From this April permitted development rights will allow up to five new homes to be created from existing agricultural buildings within a holding, rather than the current three.
The news follows a recent decision by the Government to clarify the position regarding Class Q development, which should also increase the supply of rural homes.
This allows certain agricultural buildings to be converted to residential use under permitted development rights as an alternative option to the normal planning permission process.
However there are “grey areas” regarding what is and what is not allowed.
Andrew Preston MRICS, Associate with land and development experts Greenslade Taylor Hunt, said: “Essentially, the Government has changed the guidance on the suitability of a building for conversion, and the extent of work that may be carried out.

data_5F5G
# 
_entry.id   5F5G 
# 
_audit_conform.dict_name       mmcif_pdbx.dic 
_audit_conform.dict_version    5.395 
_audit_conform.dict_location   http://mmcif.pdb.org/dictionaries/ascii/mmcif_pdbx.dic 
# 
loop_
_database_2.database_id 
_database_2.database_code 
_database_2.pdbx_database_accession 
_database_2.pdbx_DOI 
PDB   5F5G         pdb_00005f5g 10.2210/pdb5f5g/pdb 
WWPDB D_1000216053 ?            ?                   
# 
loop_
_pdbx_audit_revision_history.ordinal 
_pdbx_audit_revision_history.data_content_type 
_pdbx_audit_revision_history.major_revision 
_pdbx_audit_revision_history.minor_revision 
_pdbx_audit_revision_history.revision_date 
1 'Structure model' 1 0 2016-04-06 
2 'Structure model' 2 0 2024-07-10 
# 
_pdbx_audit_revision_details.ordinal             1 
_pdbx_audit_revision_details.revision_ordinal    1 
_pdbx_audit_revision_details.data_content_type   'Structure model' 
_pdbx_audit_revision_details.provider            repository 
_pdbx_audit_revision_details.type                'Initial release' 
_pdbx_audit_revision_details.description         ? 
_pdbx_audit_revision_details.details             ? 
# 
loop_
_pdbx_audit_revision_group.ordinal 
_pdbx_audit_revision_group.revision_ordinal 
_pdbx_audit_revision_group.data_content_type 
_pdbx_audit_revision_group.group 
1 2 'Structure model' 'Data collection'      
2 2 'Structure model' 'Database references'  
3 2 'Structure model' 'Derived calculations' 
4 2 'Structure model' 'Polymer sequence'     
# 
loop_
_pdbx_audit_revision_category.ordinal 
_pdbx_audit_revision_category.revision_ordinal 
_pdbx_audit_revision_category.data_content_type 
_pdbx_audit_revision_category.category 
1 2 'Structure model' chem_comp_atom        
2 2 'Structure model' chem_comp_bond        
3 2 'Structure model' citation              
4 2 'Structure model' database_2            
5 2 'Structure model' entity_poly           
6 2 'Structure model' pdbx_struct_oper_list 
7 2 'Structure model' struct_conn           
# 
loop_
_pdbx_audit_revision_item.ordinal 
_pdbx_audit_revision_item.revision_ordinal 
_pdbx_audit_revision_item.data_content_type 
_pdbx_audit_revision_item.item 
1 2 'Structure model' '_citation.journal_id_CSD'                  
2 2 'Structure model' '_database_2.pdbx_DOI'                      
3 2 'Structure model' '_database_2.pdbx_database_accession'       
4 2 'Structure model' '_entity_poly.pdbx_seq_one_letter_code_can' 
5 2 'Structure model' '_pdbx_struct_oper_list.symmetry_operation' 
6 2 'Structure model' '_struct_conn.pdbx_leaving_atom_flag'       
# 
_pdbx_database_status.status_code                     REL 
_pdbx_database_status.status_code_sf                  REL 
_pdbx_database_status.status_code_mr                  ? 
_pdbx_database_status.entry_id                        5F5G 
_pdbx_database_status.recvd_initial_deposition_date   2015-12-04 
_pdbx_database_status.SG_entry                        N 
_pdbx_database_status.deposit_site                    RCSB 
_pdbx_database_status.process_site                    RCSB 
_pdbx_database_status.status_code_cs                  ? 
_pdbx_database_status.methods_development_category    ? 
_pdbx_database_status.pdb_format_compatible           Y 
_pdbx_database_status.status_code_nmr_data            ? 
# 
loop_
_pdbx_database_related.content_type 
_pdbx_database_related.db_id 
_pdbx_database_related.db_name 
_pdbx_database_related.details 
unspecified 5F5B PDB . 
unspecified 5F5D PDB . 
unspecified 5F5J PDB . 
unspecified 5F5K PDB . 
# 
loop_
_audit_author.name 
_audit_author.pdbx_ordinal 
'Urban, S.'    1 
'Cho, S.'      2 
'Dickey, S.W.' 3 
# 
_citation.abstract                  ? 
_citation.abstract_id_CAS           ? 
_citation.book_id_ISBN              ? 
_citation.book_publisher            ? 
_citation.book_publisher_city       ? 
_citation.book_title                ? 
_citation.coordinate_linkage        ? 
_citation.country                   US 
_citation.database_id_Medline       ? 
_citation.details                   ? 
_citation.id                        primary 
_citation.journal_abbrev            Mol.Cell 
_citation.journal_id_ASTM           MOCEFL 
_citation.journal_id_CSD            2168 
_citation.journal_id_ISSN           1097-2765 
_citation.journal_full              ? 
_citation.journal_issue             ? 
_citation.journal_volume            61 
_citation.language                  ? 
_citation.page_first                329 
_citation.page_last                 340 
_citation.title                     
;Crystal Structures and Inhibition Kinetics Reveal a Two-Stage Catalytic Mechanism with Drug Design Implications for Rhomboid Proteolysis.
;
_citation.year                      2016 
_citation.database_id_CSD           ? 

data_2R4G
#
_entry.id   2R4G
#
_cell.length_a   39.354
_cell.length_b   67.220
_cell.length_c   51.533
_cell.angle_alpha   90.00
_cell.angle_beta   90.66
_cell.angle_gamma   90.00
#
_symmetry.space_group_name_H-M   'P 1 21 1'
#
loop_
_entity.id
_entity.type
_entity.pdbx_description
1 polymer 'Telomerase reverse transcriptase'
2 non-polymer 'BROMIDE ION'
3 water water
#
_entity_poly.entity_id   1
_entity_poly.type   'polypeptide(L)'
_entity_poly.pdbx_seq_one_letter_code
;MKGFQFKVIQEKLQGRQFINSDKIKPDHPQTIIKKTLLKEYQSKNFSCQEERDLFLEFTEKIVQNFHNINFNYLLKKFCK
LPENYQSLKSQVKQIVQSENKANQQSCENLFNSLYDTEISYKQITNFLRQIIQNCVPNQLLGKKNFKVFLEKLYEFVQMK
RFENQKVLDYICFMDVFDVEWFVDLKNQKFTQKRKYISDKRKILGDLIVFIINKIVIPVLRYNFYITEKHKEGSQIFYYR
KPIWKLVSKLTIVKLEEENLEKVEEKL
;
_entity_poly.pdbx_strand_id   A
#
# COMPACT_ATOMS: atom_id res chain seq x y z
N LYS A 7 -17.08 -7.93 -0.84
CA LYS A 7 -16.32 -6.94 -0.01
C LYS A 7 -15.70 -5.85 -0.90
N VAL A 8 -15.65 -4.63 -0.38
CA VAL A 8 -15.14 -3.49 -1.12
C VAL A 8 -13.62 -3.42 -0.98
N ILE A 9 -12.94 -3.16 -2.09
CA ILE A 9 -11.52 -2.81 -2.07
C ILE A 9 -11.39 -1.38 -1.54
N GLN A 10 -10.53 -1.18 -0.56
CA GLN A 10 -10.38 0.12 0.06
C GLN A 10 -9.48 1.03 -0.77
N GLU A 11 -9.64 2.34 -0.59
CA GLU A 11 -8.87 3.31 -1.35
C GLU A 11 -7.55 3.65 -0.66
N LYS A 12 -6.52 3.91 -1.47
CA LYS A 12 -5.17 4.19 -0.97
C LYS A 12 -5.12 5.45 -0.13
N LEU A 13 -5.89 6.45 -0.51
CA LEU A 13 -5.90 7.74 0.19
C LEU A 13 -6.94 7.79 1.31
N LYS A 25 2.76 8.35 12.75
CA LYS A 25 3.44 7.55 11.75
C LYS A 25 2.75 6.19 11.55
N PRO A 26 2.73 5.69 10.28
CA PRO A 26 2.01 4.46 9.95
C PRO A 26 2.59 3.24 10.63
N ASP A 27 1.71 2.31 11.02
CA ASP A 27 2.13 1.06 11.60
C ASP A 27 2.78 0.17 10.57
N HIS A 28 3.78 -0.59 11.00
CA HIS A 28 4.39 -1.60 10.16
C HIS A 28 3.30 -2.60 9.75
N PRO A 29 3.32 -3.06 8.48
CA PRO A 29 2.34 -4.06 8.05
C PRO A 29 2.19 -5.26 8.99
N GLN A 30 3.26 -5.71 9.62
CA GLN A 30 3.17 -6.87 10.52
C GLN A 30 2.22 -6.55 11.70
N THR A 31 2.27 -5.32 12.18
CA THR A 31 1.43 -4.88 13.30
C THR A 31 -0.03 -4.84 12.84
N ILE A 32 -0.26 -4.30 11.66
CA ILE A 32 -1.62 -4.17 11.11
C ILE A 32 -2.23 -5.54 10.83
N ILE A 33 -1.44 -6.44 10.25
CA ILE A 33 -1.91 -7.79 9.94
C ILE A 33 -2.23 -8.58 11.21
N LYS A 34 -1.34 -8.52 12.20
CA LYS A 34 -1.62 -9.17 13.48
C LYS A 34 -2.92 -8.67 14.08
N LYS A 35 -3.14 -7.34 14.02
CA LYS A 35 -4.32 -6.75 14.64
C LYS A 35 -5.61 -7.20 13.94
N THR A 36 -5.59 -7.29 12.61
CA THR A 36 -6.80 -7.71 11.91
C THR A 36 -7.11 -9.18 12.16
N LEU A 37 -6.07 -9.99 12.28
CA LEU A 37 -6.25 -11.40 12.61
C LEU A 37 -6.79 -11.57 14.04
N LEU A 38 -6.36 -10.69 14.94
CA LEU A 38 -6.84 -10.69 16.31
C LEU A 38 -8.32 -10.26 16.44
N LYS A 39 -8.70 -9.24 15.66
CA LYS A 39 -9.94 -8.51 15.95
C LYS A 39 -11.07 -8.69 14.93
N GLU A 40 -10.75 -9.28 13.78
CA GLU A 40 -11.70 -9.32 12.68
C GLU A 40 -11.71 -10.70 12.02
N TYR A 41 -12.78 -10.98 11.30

“The new wording states that in order to qualify for the permitted development right, the agricultural building should be capable of functioning as a dwelling. It is only where the existing building is already suitable for conversion to residential use that the building would be considered to have the permitted development right.”
The new guidance has also clarified that internal structural works, such as insertion of a ground floor, a mezzanine floor, or internal walls, are not generally development and hence may not be prohibited under Class Q.
In addition the Government has updated guidance on other agricultural permitted development rights including farm shops, polytunnels, on-farm reservoirs, farm tracks, and on-farm flood protection or alleviation works. The new legislation will also allow agricultural buildings up to 1,000 sq.m. to be erected on larger holdings under permitted development rules.
If you would like advice on this or any other planning related matter please contact the experienced team at Greenslade Taylor Hunt on 01823 334466.